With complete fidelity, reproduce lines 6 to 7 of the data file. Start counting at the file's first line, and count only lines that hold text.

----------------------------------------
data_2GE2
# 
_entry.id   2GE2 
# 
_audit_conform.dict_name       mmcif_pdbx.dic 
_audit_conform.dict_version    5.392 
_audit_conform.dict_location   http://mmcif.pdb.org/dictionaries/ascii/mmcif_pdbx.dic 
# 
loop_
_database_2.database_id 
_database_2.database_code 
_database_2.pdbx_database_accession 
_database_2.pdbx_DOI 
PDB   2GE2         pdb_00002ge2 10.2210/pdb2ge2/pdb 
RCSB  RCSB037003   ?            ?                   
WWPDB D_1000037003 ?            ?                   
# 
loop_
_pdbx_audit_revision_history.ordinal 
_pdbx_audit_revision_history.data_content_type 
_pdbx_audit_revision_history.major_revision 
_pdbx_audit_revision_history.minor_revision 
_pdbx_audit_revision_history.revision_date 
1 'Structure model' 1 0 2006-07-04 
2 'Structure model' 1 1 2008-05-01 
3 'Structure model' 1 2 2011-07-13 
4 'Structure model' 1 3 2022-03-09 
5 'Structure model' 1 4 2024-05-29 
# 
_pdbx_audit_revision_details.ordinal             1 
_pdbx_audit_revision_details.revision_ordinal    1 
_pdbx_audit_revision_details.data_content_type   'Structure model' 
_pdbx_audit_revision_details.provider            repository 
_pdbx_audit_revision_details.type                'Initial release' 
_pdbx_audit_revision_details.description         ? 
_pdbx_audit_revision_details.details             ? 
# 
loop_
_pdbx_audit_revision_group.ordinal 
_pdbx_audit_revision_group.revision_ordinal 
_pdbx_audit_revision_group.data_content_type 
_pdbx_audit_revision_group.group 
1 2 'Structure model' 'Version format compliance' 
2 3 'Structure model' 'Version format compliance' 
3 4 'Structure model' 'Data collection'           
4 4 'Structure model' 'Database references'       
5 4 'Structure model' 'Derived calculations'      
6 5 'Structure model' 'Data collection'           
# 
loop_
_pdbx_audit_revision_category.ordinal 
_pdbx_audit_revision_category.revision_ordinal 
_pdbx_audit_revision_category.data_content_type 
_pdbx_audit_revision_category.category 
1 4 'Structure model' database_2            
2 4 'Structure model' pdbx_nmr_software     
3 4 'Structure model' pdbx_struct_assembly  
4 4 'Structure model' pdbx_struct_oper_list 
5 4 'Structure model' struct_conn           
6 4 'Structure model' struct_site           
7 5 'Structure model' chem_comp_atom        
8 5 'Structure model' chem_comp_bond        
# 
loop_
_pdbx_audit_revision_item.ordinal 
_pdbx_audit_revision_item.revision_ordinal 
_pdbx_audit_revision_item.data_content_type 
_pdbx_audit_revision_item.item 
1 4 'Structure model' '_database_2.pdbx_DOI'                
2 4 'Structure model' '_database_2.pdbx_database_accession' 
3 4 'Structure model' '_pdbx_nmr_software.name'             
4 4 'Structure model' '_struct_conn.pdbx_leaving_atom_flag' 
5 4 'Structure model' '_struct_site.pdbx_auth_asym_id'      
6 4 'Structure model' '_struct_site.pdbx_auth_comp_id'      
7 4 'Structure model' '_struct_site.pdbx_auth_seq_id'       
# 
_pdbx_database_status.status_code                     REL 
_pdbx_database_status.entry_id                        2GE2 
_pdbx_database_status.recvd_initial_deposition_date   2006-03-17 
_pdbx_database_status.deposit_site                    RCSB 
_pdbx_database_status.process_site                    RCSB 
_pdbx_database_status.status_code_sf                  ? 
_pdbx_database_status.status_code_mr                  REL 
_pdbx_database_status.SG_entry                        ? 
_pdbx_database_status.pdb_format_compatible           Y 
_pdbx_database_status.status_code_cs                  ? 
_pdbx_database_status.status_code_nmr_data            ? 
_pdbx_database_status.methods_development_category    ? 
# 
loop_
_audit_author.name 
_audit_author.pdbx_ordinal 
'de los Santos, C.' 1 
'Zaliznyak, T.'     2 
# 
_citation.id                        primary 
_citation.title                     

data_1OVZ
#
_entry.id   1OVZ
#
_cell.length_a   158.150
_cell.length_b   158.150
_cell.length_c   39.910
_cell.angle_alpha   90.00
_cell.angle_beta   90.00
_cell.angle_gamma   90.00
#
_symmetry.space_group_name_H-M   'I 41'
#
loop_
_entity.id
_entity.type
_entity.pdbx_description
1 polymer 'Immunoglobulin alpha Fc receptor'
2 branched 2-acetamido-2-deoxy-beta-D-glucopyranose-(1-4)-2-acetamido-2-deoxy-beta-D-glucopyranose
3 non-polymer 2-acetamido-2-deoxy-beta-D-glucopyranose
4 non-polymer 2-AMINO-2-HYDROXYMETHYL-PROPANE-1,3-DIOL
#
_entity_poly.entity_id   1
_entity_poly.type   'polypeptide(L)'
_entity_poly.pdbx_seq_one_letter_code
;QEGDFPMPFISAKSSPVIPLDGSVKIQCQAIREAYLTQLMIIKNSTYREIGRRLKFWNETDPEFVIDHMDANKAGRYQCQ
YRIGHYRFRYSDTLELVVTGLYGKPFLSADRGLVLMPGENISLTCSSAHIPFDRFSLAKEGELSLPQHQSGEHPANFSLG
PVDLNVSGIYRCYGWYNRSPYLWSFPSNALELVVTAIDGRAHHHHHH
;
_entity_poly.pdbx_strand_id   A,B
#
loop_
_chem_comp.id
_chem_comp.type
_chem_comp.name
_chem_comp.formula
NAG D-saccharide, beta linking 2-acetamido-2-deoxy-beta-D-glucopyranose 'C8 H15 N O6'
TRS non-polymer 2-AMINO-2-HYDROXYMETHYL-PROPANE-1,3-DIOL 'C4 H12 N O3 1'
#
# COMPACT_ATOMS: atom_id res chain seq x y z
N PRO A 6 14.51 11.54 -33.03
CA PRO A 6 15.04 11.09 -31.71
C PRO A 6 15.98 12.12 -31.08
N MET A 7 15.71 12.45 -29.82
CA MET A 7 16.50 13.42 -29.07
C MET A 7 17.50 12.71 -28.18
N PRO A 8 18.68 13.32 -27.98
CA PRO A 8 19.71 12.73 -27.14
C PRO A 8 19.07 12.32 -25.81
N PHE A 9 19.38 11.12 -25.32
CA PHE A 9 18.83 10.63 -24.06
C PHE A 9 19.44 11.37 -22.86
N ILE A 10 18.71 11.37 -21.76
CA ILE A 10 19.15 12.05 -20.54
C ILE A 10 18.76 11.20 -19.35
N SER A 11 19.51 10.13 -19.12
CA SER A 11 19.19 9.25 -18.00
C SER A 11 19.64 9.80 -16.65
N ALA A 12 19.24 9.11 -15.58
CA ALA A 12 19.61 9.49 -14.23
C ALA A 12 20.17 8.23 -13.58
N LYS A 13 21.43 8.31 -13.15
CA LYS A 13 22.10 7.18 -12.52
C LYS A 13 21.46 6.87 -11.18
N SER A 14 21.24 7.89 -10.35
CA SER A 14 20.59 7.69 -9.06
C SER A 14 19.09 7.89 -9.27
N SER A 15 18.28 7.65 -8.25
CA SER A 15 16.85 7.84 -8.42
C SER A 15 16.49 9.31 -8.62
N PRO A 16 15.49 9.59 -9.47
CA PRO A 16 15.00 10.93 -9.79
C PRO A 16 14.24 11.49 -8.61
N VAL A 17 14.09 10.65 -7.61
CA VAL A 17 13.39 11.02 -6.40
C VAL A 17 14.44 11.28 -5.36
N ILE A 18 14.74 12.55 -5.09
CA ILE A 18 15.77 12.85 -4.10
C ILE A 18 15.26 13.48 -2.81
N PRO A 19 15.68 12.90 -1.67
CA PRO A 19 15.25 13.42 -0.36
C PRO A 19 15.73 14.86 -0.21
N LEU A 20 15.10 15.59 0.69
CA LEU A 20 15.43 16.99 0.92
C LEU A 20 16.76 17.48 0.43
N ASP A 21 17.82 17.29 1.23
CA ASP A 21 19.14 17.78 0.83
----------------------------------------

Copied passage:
_audit_conform.dict_version    5.392 
_audit_conform.dict_location   http://mmcif.pdb.org/dictionaries/ascii/mmcif_pdbx.dic 